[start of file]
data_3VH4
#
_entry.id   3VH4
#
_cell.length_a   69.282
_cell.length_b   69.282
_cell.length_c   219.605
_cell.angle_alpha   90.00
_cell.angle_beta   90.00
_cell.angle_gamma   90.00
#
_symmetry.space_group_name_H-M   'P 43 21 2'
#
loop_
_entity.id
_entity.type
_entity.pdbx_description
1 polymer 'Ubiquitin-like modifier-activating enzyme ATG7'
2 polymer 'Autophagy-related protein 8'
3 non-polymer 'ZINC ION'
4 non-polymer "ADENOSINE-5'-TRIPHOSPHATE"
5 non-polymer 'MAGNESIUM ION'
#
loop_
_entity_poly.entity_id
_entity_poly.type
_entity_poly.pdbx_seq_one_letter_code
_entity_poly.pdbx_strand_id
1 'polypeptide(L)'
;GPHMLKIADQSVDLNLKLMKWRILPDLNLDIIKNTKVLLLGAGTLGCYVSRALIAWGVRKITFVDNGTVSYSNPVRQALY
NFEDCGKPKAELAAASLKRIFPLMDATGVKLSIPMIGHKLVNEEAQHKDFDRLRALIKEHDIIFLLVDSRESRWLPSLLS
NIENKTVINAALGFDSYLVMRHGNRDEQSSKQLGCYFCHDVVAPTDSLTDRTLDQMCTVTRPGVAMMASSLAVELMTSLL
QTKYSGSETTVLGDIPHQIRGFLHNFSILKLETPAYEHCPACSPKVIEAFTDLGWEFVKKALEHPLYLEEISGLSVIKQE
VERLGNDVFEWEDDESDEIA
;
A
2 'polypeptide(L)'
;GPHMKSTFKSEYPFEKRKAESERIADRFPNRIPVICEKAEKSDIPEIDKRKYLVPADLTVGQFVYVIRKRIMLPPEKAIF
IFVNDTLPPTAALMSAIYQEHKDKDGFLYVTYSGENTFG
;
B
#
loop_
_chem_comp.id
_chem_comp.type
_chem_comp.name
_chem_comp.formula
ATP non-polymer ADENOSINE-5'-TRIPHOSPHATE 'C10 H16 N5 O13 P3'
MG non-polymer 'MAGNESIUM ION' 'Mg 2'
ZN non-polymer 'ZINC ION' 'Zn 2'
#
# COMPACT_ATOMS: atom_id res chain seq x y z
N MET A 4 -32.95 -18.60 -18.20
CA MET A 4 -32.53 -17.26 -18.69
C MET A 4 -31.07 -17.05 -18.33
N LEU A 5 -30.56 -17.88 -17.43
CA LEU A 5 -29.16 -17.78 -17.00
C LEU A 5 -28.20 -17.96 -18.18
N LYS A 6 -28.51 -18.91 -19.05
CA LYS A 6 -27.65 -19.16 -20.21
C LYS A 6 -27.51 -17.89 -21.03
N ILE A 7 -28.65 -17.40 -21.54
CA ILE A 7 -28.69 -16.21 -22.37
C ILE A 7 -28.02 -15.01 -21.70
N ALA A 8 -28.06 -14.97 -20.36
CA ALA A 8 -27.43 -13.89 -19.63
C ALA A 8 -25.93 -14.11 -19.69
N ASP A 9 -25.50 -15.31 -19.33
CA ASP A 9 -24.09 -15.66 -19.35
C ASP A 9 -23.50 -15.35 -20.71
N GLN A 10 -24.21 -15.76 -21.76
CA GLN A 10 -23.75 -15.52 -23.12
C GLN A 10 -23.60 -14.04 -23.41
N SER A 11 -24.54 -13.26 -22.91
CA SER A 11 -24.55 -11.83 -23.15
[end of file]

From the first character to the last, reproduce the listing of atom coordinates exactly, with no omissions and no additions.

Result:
data_3VH4
#
_entry.id   3VH4
#
_cell.length_a   69.282
_cell.length_b   69.282
_cell.length_c   219.605
_cell.angle_alpha   90.00
_cell.angle_beta   90.00
_cell.angle_gamma   90.00
#
_symmetry.space_group_name_H-M   'P 43 21 2'
#
loop_
_entity.id
_entity.type
_entity.pdbx_description
1 polymer 'Ubiquitin-like modifier-activating enzyme ATG7'
2 polymer 'Autophagy-related protein 8'
3 non-polymer 'ZINC ION'
4 non-polymer "ADENOSINE-5'-TRIPHOSPHATE"
5 non-polymer 'MAGNESIUM ION'
#
loop_
_entity_poly.entity_id
_entity_poly.type
_entity_poly.pdbx_seq_one_letter_code
_entity_poly.pdbx_strand_id
1 'polypeptide(L)'
;GPHMLKIADQSVDLNLKLMKWRILPDLNLDIIKNTKVLLLGAGTLGCYVSRALIAWGVRKITFVDNGTVSYSNPVRQALY
NFEDCGKPKAELAAASLKRIFPLMDATGVKLSIPMIGHKLVNEEAQHKDFDRLRALIKEHDIIFLLVDSRESRWLPSLLS
NIENKTVINAALGFDSYLVMRHGNRDEQSSKQLGCYFCHDVVAPTDSLTDRTLDQMCTVTRPGVAMMASSLAVELMTSLL
QTKYSGSETTVLGDIPHQIRGFLHNFSILKLETPAYEHCPACSPKVIEAFTDLGWEFVKKALEHPLYLEEISGLSVIKQE
VERLGNDVFEWEDDESDEIA
;
A
2 'polypeptide(L)'
;GPHMKSTFKSEYPFEKRKAESERIADRFPNRIPVICEKAEKSDIPEIDKRKYLVPADLTVGQFVYVIRKRIMLPPEKAIF
IFVNDTLPPTAALMSAIYQEHKDKDGFLYVTYSGENTFG
;
B
#
loop_
_chem_comp.id
_chem_comp.type
_chem_comp.name
_chem_comp.formula
ATP non-polymer ADENOSINE-5'-TRIPHOSPHATE 'C10 H16 N5 O13 P3'
MG non-polymer 'MAGNESIUM ION' 'Mg 2'
ZN non-polymer 'ZINC ION' 'Zn 2'
#
# COMPACT_ATOMS: atom_id res chain seq x y z
N MET A 4 -32.95 -18.60 -18.20
CA MET A 4 -32.53 -17.26 -18.69
C MET A 4 -31.07 -17.05 -18.33
N LEU A 5 -30.56 -17.88 -17.43
CA LEU A 5 -29.16 -17.78 -17.00
C LEU A 5 -28.20 -17.96 -18.18
N LYS A 6 -28.51 -18.91 -19.05
CA LYS A 6 -27.65 -19.16 -20.21
C LYS A 6 -27.51 -17.89 -21.03
N ILE A 7 -28.65 -17.40 -21.54
CA ILE A 7 -28.69 -16.21 -22.37
C ILE A 7 -28.02 -15.01 -21.70
N ALA A 8 -28.06 -14.97 -20.36
CA ALA A 8 -27.43 -13.89 -19.63
C ALA A 8 -25.93 -14.11 -19.69
N ASP A 9 -25.50 -15.31 -19.33
CA ASP A 9 -24.09 -15.66 -19.35
C ASP A 9 -23.50 -15.35 -20.71
N GLN A 10 -24.21 -15.76 -21.76
CA GLN A 10 -23.75 -15.52 -23.12
C GLN A 10 -23.60 -14.04 -23.41
N SER A 11 -24.54 -13.26 -22.91
CA SER A 11 -24.55 -11.83 -23.15